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The impact of private sector provision on equitable utilisation of coronary revascularisation
  1. Jennifer Mindell (jennym.epid{at}public-health.ucl.ac.uk)
  1. University College London, United Kingdom
    1. Ed Klodawski (eklodawski{at}lho.org.uk)
    1. London Health Observatory, United Kingdom
      1. Justine Fitzpatrick (jfitzpatrick{at}lho.org.uk)
      1. London Health Observatory, United Kingdom
        1. Neeraj Malhotra (nmalhotra{at}lho.org.uk)
        1. London Health Observatory, United Kingdom
          1. Martin McKee (martin.mckee{at}lshtm.ac.uk)
          1. London School of Hygiene & Tropical Medicine, United Kingdom
            1. Colin Sanderson
            1. London School of Hygiene & Tropical Medicine, United Kingdom

              Abstract

              Objective To investigate the impact of including private sector data on assessments of equity of coronary revascularisation provision using NHS data only.

              Design Analyses of Hospital Episodes Statistics and private sector data by age, sex, and PCT of residence. For each PCT, the share of London's total population and revascularisations (all admissions, NHS-funded, and privately-funded admissions) were calculated. GINI coefficients were derived to provide an index of inequality across sub-populations, with parametric bootstrapping to estimate confidence intervals.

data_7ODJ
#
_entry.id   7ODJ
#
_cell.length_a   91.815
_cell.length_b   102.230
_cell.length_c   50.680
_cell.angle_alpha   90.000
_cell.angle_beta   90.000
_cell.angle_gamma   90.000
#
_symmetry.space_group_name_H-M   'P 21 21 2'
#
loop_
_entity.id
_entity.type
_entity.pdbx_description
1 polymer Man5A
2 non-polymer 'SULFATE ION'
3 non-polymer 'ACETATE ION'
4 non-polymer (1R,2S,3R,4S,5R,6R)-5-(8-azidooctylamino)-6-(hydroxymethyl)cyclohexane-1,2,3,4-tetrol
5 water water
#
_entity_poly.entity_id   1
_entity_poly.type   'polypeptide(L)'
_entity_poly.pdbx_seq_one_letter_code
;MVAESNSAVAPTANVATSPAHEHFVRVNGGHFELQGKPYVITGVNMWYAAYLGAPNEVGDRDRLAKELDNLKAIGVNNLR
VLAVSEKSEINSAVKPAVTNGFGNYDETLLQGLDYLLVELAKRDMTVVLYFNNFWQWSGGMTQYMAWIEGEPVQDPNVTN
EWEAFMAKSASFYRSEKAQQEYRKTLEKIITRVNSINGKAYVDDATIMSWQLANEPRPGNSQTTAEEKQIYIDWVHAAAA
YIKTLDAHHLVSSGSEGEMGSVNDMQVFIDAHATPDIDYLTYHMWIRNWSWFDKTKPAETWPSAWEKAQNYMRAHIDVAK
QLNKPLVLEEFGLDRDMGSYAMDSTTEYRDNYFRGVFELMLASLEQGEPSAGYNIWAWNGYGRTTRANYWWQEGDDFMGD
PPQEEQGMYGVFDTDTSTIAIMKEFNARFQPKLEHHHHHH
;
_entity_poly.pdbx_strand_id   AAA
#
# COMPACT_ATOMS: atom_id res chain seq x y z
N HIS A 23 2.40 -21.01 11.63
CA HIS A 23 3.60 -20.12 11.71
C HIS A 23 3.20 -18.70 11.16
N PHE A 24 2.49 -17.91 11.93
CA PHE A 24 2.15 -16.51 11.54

Setting London Participants London residents undergoing coronary revascularisation April 2001 - December 2003. Intervention Coronary artery bypass graft or angioplasty

              Main outcome measures Directly-standardised revascularisation rates, GINI coefficients.

              Results NHS-funded age-standardised revascularisation rates varied from 95.2 to 193.9 per 100,000 and privately funded procedures from 7.6 to 57.6. Although the age distribution did not vary by funding, the proportion of revascularisations among women that were privately funded (11.0%) was lower than among men (17.0%). Privately funded rates were highest in PCTs with the lowest death rates (p=0.053). NHS-funded admission rates were not related to deprivation nor age-standardised deaths rates from coronary heart disease. Privately-funded admission rates were lower in more deprived PCTs. NHS provision was significantly more egalitarian (Gini coefficient 0.12) than the private sector (0.35). Including all procedures was significantly less equal (0.13) than NHS funded care alone.

              Conclusion Private provision exacerbates geographical inequalities. Those responsible for commissioning care for defined populations must have access to consistent data on provision of treatment wherever it takes place.

              • Equity
              • NHS
              • Private sector
              • Revascularisation

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